This is a painting of me, age 10, in my beloved patrol  belt.  This painting was done from an old photograph.  The artist is my wife, Cindy.  Painting done in pastel and pastel pencil.
One day, Mrs. Shoemake asked me if I still wanted to be a patrol.  My heart leapt!  She said I had earned the right to wear the patrol belt.  She said she was proud of me.  I swear, I think I even slept in that white patrol belt for the rest of my 5th grade school year.

I don't know what ever happened to the legendary Mrs. Shoemake.  I pray she had a long and happy life.  But I do know that I will never forget her and her impact on my life.


  1. We need more Mrs. Shoemakes in this world! I love this uplifting story.

  2. Amazing how one point in time can change the outcome of your life. It is great to have that one teacher who really makes a difference.

  3. Jane---it is amazing. You never know what impact you might have on someone. I vividly remember this playing out after all these years.

  4. How wonderful a teacher! Sounds like you found her in the knick of time.

    And your wife - wow! What a wonderful artist! I cannot draw people to save my life, much less make them look like the person they're supposed to be. WOW!!!

  5. Hi Clint -

    I loved and enjoyed this story. Thank you for sharing it.

    Teachers are often underestimated and underappreciated. They can make a world of difference in the lives of students. Your story is another witness to that.

    Do you still have your patrol belt?

  6. I think, or at least I hope, that all of us have had at least one teacher like yours. Wherever she may be you just made her day. Have a great weekend. Blessings...Mary

  7. Texwisgirl---Cindy is a real talent---but when it comes to art, I am hopeless. Ha.

  8. Lioneagle---I know there are many good teachers, but occasionally one comes along with THE GIFT. We all need a few of those in our lives.

    The patrol belt belonged to the school and I had to turn it in after the year ended. But it lives on in my memory!

  9. Mary---When you DO experience a teacher like her, the memory lingers. Hope you have a great super bowl party---I know your food will be spectacular!

  10. Yes Clint, a teacher who understands the children is a good teacher. But parents schould'nt call their kids stupid.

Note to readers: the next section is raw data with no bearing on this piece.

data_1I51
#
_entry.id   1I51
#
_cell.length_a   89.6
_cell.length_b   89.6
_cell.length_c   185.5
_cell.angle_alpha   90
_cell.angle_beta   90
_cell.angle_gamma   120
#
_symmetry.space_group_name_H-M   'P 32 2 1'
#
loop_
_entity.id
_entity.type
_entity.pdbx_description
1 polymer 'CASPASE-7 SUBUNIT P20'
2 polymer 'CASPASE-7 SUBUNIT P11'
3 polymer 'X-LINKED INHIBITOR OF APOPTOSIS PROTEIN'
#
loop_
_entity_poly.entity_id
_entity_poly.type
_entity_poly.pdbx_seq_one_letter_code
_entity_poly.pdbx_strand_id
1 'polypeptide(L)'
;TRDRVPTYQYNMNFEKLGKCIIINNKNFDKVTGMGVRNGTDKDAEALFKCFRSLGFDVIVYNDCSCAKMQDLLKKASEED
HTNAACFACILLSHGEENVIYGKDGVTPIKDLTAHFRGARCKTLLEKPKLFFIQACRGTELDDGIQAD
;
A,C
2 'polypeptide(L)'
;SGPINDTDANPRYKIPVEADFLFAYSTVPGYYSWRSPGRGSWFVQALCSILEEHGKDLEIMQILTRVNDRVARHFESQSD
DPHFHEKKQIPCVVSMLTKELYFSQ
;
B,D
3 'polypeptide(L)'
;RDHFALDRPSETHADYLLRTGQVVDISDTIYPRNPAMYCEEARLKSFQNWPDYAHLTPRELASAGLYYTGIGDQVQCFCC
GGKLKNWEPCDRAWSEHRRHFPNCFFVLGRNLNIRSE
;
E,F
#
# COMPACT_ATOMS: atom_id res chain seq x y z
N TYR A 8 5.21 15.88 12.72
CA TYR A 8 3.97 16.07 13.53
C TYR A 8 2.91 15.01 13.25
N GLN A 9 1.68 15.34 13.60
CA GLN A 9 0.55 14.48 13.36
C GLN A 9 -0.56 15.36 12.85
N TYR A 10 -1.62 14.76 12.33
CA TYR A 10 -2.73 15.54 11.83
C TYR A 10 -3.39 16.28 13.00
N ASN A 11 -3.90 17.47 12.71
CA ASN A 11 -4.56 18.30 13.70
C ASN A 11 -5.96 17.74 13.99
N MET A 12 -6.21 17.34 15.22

Greetings Sabine

  11. Sabine---No, parents should never do that. But, looking back, I know my dad was frustrated and didn't know what to do. Blessings, my friend!

  12. how sweet. i loved my "naughty" students just as much as the others.

    beautiful painting!

  13. A very uplifting post Clint,
    I didn't like school very much, all I was interested in was music(I was learning the piano and taking exams)
    The one subject I really detested was poetry.
    Now many years down the line what am I writing? poetry. I still love my music as you may have guessed.


  14. What a nice story and you can see what kind of influence it had on you.

    Thanks for sharing and have a nice sunday


  15. Kelli---A really good teacher does love her "rascally" students just as much as the others, but it ain't easy!

  16. Petra---Thank you!...have a wonderful Sunday.

  17. Yvonne---isn't it incredible how our interests evolve over time? I think a lot of that has to do with our teachers when we went to school. A great teacher can make even the dullest subject interesting. But a poor teacher can make the most vibrant subject boring.

  18. I loved the way you expressed yourself in this tale of boyhood memory. Yes,
    Teachers can break ....or make a young spirit soar. Thank God for those that care enough to see beneath the fasad.
    Thanks for sharing... Lovely portrait by your talented wife.

    Patrina <")>><

  19. Patrina---Thank you. Yes, we need a lot more Mrs Shoemakes.